I am curious as to how you wrote the sequential sentence below with SW symbols imbedded in a straightforward English sentence when I can't get the symbols to actually print in a sentence to save my life. If you can imbed in an email, why can't I imbed in an Excel file without being very tedious in looking up every single sign, copying a graphic into a separate graphic file, importing that graphic into the Excel file and sizing it multiple times.
I thought that computers were supposed to do repetitive tasks like this, so I am not very confused.
From: Bill Reese <[log in to unmask]>
To: [log in to unmask]
Sent: Thu, May 27, 2010 4:05:12 PM
Subject: Re: Data exchange with SignPuddle Markup Language
The attachment point way you mention seems to be a polar coordinate system rather than the cartesian coordinate system you're using right now. It lacks the distance specification, which would need to be related somehow to the symbol it's attached to. So I would agree that using a different coordinate system to define attachment points is probably not much different than defining symbol origin points using cartesian coordinates. However, the one advantage it seems to have is establishing a relationship between symbols. In theory, this
would allow you to place the first symbol in a sign spelling sequence at a known origin point and then traversing through the polar coordinates from one symbol to the next in a sequential manner.
On 5/27/2010 12:42 PM, Steve Slevinski wrote:
Charles Butler wrote:
How is Hongul (Korean) encoded. I thought it was spacial characters merged to look like graphics, not a corpus of words. There are only 20 letters in Korean, yet it does print looking like ideographs.
There are 11172 different Hangul. These are created from 68 different Jamo shapes. The Jamo shapes are listed sequentially and specific constructions rules are used to create Hangul based on the sequential order of the Jamo.
This is a complicated exception to the idea of a character is a letter or a pictograph. In the case of Hangul, a pictograph is represented by a combination of characters. The same technique is used for accented characters like "é", which can be a combination of the letter "e" followed by the accent character.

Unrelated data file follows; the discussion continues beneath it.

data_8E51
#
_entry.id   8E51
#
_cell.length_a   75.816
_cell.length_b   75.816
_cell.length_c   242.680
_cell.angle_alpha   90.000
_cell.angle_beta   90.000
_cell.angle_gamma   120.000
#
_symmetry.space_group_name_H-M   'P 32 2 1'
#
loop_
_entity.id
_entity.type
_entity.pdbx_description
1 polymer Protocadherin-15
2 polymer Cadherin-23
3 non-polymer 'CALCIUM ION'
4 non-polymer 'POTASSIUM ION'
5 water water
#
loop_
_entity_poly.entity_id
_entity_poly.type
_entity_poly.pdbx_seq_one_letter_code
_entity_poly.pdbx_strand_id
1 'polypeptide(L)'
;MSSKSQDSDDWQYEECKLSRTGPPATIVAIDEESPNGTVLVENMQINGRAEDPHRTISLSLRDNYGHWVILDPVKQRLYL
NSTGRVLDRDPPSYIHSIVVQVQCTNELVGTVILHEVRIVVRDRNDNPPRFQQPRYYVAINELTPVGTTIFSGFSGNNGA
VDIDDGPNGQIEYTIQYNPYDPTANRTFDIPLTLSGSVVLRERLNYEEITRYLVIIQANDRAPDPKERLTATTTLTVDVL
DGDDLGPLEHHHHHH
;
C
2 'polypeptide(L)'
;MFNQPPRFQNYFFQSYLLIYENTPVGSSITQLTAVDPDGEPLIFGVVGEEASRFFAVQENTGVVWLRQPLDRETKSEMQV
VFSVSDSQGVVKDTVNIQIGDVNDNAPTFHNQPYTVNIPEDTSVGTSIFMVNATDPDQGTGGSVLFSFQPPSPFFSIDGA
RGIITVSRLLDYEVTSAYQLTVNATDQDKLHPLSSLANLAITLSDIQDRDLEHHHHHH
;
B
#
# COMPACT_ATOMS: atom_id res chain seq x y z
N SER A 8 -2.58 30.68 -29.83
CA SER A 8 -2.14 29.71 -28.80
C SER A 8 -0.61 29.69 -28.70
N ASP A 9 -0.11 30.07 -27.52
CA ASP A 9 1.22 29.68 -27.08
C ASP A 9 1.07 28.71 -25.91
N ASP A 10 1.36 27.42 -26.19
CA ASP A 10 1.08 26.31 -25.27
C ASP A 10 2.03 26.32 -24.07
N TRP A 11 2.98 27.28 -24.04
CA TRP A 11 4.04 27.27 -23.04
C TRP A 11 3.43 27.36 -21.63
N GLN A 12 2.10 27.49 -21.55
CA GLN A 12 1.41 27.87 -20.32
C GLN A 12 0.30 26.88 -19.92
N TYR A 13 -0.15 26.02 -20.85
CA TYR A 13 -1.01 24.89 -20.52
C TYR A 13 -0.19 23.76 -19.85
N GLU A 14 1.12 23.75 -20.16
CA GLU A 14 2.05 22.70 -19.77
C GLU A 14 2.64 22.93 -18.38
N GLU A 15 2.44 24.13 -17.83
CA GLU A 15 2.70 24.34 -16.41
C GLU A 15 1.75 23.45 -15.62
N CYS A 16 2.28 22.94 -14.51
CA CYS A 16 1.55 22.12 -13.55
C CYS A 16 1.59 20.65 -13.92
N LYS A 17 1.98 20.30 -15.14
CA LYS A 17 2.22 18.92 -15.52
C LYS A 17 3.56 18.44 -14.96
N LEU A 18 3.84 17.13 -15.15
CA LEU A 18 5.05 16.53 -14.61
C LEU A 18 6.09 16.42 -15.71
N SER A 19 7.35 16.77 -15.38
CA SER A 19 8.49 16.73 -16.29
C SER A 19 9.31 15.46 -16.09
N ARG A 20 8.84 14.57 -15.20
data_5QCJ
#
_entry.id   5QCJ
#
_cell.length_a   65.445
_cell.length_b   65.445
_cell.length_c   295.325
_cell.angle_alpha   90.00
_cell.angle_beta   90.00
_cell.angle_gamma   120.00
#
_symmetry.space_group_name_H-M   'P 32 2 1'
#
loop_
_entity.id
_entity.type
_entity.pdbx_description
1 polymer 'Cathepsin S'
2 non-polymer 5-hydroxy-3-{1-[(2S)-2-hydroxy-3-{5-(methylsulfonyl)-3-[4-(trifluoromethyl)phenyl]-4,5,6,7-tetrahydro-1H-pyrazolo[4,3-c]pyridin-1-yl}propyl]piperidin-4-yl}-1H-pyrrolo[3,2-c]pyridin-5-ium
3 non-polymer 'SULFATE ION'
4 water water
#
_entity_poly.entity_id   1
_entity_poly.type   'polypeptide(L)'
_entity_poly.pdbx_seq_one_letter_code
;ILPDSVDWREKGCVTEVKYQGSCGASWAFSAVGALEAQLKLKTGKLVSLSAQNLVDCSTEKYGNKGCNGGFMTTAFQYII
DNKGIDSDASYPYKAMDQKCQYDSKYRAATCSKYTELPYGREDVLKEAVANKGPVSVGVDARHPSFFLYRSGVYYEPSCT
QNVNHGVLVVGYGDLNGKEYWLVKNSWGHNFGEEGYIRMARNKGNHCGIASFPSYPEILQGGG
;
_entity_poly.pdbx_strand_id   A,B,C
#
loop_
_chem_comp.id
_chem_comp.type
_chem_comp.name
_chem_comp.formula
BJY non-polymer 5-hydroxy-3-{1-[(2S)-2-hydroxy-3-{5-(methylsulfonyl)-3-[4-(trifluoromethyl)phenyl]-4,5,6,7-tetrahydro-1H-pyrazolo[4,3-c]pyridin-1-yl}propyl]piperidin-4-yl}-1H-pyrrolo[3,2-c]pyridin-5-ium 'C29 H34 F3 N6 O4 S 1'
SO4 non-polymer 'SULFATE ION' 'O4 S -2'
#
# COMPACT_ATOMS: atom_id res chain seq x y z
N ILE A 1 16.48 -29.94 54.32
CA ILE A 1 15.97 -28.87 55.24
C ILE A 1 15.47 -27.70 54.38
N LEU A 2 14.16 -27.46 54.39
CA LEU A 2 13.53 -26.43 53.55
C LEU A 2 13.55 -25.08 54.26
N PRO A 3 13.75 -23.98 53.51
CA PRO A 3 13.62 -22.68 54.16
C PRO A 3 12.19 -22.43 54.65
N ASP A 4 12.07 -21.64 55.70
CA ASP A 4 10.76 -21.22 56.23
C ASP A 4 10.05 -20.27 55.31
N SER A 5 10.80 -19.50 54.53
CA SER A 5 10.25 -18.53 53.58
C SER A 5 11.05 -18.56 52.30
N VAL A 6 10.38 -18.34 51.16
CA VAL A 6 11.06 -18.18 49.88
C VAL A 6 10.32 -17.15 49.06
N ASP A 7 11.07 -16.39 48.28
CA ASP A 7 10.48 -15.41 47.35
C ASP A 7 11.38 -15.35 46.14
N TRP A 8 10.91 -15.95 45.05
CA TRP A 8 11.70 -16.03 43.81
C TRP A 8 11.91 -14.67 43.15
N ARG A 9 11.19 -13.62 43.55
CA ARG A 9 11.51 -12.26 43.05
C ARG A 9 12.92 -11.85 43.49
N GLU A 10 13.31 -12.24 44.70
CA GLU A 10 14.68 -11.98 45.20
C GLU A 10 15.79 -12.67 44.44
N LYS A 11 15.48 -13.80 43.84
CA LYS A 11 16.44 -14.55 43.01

Charles Butler wrote:
I have just looked at the Wikipedia article on Hongul rendering using Unicode, and what the unicode font system has to do to assemble a word (merging more than one character in a set square). If Hongul can do it with a limited character set (around 240) then there is no reason that SignWriting cannot define itself with a character rendering.
The reason is that Hangul uses construction rules and SignWriting uses spatial position. When one Jamo is followed by another Jamo, there is a specific rule that is applied. In SignWriting, if a hand symbol is followed by a movement arrow and then a facial expression, there is no specific rule that can be used to create the sign.
The only possible way to get this to work would be with the idea of attachment points, where an additional character is placed between 2 symbols to explicitly state how to symbols are joined. However, this has
the complication of terminal ends, such as when both hands are involved.
Let's take the example
[log in to unmask]">
To encode this with attachment points, it would look like this...
[log in to unmask]">, attachment point 135 degrees, [log in to unmask]">, attachment point 90 degrees, [log in to unmask]">, return to center, attachment point 225 degrees, [log in to unmask]">, attachment point 270 degrees, [log in to unmask]">
I am convinced that the Hangul construction technique is inadequate for SignWriting; however the Hangul technique may be a good starting place for future development.
I am convinced that we can not make assumptions of symbol
placement based on symbol order alone.
I am unconvinced that the idea of attachment points will work or is worth the effort.
For what it's worth,